Planning your schedule, or at least your most physically taxing activities based on air quality, can offer some protection from the time periods that have the worst pollution. Plan your time for exercising or outdoor activities during cooler parts of the day, and consider exercising indoors when air quality is poor. If you walk or bike regularly, try to avoid doing this along busy roads as the carbon monoxide from vehicle exhaust is highly concentrated in areas with heavy traffic.  If you do have to engage in physical activity outdoors during periods of poor air quality, try to limit the time spent outside and spend as much time indoors with the windows closed. Weather plays a role in levels of air pollution, so consider looking at the weather forecast in addition to projected air quality levels when planning outdoor activities.

Check Air Quality Ratings

Air quality is monitored continuously throughout the country, and regularly checking these ratings can help you to be more informed on both the current air quality of your area, and what seasonal trends look like. The Air Quality Index maintains current air quality and forecasts, and AirNow provides further information on air pollution trends. Monitoring levels of air quality in your area can not only provide valuable information to use in planning your activities, but it can also lead to better awareness and reduced personal contribution to local air pollution.

Reduce your own contribution to pollution

Reducing your contribution to pollution can be done in many ways, large and small. Not everyone can give up their car, install solar panels, or become an activist, but small everyday changes can add up to make a big difference. Over time these changes can help to protect you and your family in meaningful ways.

Using less energy in your home might seem hard, but this can be as easy as turning off lights when you walk out of a room and unplugging your toaster when you’re not using it.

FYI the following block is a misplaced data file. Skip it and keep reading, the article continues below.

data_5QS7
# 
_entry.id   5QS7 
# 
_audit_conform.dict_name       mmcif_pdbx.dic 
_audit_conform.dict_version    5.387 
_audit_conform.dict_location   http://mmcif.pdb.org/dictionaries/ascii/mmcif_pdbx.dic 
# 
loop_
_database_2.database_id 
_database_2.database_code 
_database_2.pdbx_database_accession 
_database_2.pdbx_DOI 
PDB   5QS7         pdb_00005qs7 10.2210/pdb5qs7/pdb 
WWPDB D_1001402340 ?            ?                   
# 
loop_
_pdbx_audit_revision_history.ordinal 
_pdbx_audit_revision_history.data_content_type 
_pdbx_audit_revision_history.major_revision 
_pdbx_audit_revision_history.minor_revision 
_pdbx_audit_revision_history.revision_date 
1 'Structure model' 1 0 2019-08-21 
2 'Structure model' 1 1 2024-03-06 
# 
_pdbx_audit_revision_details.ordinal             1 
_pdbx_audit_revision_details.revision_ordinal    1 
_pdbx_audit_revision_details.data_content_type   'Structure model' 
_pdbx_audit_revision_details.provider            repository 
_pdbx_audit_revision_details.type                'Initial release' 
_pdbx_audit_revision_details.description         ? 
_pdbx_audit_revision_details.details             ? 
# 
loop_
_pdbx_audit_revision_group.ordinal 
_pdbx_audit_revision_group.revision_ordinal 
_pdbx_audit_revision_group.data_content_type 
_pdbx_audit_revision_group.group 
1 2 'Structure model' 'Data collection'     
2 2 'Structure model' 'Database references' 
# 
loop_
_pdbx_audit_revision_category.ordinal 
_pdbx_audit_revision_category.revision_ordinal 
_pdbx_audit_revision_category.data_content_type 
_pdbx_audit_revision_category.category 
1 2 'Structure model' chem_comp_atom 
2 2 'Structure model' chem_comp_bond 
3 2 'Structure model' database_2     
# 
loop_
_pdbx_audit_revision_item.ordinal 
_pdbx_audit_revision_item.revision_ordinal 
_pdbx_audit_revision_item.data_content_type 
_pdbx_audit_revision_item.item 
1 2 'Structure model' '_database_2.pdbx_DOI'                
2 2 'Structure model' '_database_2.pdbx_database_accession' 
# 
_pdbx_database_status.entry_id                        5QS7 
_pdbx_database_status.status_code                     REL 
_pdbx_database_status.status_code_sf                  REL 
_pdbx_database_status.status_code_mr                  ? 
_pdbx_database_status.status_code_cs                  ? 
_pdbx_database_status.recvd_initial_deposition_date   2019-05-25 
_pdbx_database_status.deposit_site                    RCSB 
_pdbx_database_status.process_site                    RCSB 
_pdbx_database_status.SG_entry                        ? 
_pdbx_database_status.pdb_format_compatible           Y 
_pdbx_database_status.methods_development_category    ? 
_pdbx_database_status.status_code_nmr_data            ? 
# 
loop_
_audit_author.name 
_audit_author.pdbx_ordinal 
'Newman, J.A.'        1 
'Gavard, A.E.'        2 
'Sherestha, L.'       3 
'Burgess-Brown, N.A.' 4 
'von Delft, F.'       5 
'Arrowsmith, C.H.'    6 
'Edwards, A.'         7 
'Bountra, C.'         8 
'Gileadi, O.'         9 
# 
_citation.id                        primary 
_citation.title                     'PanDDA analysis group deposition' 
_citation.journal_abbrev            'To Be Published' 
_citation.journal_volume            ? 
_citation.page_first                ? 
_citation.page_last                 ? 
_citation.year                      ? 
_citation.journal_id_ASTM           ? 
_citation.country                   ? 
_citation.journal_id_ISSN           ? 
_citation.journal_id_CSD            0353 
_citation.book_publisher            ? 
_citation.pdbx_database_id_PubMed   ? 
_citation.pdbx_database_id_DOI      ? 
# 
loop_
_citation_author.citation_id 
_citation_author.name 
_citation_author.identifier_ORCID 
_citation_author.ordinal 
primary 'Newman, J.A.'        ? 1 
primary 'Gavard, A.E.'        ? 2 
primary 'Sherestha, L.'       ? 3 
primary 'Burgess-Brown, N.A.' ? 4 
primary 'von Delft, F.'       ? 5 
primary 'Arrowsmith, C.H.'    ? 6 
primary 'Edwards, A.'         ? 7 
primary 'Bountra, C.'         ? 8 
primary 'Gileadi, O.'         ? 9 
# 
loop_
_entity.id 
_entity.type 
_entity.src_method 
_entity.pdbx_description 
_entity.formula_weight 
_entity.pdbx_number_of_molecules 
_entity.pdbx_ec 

Walking, biking, or using public transportation can in some cases be convenient ways to reduce your energy use. Not everyone has these options, but even going grocery shopping on the way home from work instead of making a separate trip can make a difference, and promote an awareness of environmental impact. Lowering water temperature and thermostat settings can also be ways to reduce energy consumption in the home without much difficulty.

 

Conclusion

It’s a sad fact that the majority of people in the world live in areas with poor air quality. Thankfully there are multiple ways to make small adjustments in your everyday life that can go some way to both protect you from the air pollution around us and also help reduce localized air pollution. Even if these small changes seem insignificant,  it’s still a step in the right direction. If enough of us were to make these small changes, it can add up to make a big difference.

Clay Miller
the authorClay Miller
I am the creator/writer of Ways2GoGreen.com and Ways2GoGreenBlog.com. I'm an advocate for oceans, beaches, state parks. I enjoy all things outdoors (e.g. running, golf, gardening, hiking, etc.) I am a graduate of the University of Kentucky (Go Wildcats!!). I'm also a huge fan of the Pittsburgh Steelers. I was born and raised in the beautiful state of Kentucky.